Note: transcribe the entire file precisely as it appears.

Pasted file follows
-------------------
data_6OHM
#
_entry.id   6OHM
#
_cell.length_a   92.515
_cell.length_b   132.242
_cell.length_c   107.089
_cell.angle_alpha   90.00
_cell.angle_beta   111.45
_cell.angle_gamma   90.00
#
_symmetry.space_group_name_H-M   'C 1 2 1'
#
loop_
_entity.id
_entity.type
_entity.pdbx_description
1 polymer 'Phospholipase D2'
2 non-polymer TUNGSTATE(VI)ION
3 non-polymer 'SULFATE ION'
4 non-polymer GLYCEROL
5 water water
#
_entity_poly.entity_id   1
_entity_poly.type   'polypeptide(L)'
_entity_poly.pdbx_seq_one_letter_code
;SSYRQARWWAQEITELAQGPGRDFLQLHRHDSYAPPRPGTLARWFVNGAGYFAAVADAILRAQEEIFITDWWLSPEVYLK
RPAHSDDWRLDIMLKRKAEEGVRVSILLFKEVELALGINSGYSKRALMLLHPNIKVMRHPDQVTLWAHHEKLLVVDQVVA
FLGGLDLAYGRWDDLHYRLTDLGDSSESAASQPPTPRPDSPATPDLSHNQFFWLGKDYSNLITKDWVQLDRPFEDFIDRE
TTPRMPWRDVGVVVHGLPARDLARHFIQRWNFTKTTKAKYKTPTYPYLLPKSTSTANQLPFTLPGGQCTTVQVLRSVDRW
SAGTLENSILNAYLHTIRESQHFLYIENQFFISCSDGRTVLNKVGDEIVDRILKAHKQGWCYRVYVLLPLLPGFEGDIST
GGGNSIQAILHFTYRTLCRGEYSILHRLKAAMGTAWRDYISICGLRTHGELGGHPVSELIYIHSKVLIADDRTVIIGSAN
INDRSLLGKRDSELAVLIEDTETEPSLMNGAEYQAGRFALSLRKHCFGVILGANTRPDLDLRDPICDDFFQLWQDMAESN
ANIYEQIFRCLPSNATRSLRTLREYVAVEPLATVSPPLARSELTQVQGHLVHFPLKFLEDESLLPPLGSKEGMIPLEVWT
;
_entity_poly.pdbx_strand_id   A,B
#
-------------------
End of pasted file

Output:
data_6OHM
#
_entry.id   6OHM
#
_cell.length_a   92.515
_cell.length_b   132.242
_cell.length_c   107.089
_cell.angle_alpha   90.00
_cell.angle_beta   111.45
_cell.angle_gamma   90.00
#
_symmetry.space_group_name_H-M   'C 1 2 1'
#
loop_
_entity.id
_entity.type
_entity.pdbx_description
1 polymer 'Phospholipase D2'
2 non-polymer TUNGSTATE(VI)ION
3 non-polymer 'SULFATE ION'
4 non-polymer GLYCEROL
5 water water
#
_entity_poly.entity_id   1
_entity_poly.type   'polypeptide(L)'
_entity_poly.pdbx_seq_one_letter_code
;SSYRQARWWAQEITELAQGPGRDFLQLHRHDSYAPPRPGTLARWFVNGAGYFAAVADAILRAQEEIFITDWWLSPEVYLK
RPAHSDDWRLDIMLKRKAEEGVRVSILLFKEVELALGINSGYSKRALMLLHPNIKVMRHPDQVTLWAHHEKLLVVDQVVA
FLGGLDLAYGRWDDLHYRLTDLGDSSESAASQPPTPRPDSPATPDLSHNQFFWLGKDYSNLITKDWVQLDRPFEDFIDRE
TTPRMPWRDVGVVVHGLPARDLARHFIQRWNFTKTTKAKYKTPTYPYLLPKSTSTANQLPFTLPGGQCTTVQVLRSVDRW
SAGTLENSILNAYLHTIRESQHFLYIENQFFISCSDGRTVLNKVGDEIVDRILKAHKQGWCYRVYVLLPLLPGFEGDIST
GGGNSIQAILHFTYRTLCRGEYSILHRLKAAMGTAWRDYISICGLRTHGELGGHPVSELIYIHSKVLIADDRTVIIGSAN
INDRSLLGKRDSELAVLIEDTETEPSLMNGAEYQAGRFALSLRKHCFGVILGANTRPDLDLRDPICDDFFQLWQDMAESN
ANIYEQIFRCLPSNATRSLRTLREYVAVEPLATVSPPLARSELTQVQGHLVHFPLKFLEDESLLPPLGSKEGMIPLEVWT
;
_entity_poly.pdbx_strand_id   A,B
#